Woman’s Day (Australia)
CHRISTINE ANU ‘THIS WAS HEALING FOR US’
Three generations of First Nations women visited Uluru for the first time together as a family
When Christine Anu asked her mother, Zipporah, where she’d like to travel if she could go anywhere in the world, the answer shocked her.
“Immediately she said Uluru!” Christine, 52, tells Woman’s Day. The singer adds that when she asked her mother why she’d chosen it over Fiji or Bali or Europe, or the Torres Strait Islands where she was born, the 86-year-old responded, “Because this is the heart of this place. This is where we come from.”
So, as three generations of First Nations women – Christine, her mother and her 20-yearold daughter, Zipporah Corser Anu, named after her mother – journeyed to the sacred site of Uluru at the crack of dawn, Christine’s mother shouted, “My dream has come true!”
‘IT WAS MAGICAL’
“She was quite overwhelmed, I think,” Christine says of her mother’s reaction to the rock.
“I think she just couldn’t believe that something she’d seen in a picture could be so truly magnificent.
“I’ve been there a few times and it will never, ever stop having that kind of enormous effect on me,” she adds.
Christine’s daughter called the moment “beautiful”. “The place is significant to women. Sharing that experience with my mum, grandmother and Aunty Kelam, who is also a longtime carer of both my grandparents, was particularly special. It gave it so much more meaning.”
This visit may have roused even more emotions for the
‘It will never, ever stop having an enormous effect on me’
family, with Christine’s mother, now wheelchair-bound due to type 2 diabetes, witnessing the rock’s beauty for the first – and possibly only – time.
“She’s frail, you know, and she doesn’t like to travel that much – so when
I was looking at her gazing up at the rock, and all
the colours around it… it was emotional.”
The transcendent moment also proved somewhat challenging for the women, as it made the absence of Christine’s dad, who passed away in 2019, all the more evident. “Mum is a deeply spiritual person and I know she was thinking, ‘I wish Dad was here to see this with me and be here with us.’”
Following her father’s death, Christine has moved back to
Queensland to care for her mother full-time. “I’ve always been very close to Mummy. And it’s been beautiful because now that I’m an empty-nester I find myself back with her.”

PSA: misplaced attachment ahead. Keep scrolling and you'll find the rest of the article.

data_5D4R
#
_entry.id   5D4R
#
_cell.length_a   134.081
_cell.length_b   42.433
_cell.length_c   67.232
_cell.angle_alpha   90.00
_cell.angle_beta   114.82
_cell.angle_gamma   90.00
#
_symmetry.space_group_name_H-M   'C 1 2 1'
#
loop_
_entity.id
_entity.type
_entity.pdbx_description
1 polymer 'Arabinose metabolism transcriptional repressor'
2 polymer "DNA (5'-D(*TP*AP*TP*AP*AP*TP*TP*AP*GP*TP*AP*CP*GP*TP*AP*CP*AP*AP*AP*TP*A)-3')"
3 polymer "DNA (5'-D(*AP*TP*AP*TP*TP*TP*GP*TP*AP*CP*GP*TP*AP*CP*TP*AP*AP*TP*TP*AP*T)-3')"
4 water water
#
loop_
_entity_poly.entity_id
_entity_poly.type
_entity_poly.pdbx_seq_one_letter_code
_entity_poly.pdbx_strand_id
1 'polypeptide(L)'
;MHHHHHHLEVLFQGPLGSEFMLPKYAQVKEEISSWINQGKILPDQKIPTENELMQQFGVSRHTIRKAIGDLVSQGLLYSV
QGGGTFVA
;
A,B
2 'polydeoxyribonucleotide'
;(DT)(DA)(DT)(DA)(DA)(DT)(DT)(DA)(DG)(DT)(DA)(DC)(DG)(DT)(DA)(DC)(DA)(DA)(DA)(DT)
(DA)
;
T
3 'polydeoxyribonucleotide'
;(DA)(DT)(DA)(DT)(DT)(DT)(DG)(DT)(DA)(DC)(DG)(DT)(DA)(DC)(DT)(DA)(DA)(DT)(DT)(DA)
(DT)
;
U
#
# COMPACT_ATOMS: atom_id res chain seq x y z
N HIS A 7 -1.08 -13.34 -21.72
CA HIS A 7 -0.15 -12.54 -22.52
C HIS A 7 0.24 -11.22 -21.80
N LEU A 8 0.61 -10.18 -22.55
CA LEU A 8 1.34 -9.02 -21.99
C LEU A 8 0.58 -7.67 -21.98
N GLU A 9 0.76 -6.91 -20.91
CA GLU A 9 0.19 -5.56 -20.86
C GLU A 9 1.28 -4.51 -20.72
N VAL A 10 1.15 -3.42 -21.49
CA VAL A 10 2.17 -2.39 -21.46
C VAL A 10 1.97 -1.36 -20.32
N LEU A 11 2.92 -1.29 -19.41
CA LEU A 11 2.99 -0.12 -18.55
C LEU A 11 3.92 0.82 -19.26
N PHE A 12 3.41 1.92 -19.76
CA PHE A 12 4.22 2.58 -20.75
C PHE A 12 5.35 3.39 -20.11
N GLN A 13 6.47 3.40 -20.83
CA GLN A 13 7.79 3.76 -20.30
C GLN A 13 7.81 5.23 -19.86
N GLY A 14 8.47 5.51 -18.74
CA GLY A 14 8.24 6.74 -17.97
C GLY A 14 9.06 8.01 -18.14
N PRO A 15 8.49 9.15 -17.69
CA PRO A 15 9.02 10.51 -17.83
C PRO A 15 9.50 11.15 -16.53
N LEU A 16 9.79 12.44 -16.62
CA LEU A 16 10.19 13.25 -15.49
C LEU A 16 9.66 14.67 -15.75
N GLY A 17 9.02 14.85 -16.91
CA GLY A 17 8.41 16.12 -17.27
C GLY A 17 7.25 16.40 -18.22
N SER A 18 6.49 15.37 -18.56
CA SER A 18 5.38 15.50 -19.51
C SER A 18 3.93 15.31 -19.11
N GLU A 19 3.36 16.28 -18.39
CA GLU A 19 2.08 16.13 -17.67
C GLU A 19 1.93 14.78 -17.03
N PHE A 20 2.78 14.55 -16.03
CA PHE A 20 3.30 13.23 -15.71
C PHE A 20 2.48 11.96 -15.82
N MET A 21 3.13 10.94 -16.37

OUR ISLAND HOME
The iconic singer-songwriter, whose hit Island Home has secured an enduring legacy in Australian popular culture, says her mother had engrained music into their family. “We’re Islanders. We’re born into music. It’s the essence of who we are.”
Christine recalls a moment during their recent visit to Uluru when, in the middle of dinner at a bistro, the three women broke into song.
“We were singing quite softly, but it stopped all the waiters and waitresses. And, at the end, the whole restaurant gave us a giant round of applause,” she says, noting that that’s what her songs are all about, “bringing everyone together”.
“They are designed for everyone to embrace and embody,” she adds.
Christine, who is currently working on new music, which will be released later this year, notes that she’s excited to see her daughter Zipporah, who’s also a singer-songwriter, “continuing along the family’s songline”.
“I think she’s very committed to that. Her dad [Rodger Corser] is an actor, and she’s a trained dancer, so she has that in her, but she also works in the disability sector [NDIS] and in hospitality, all while being my little backing singer, personal assistant and occasional tour manager,” she laughs. “She’s such a pocket rocket.”
Christine adds that having been in the music industry her whole life, she feels fiercely protective of her talented young daughter.
“When people want to poach her for these TV shows, I’m like, ‘No way!’” she says.
“I’ve done a couple of reality things and I’ve regretted it every time. Anyway, reality for her is coming on stage with me. That’s reality!”
‘When people want to poach her for TV, I’m like no way!’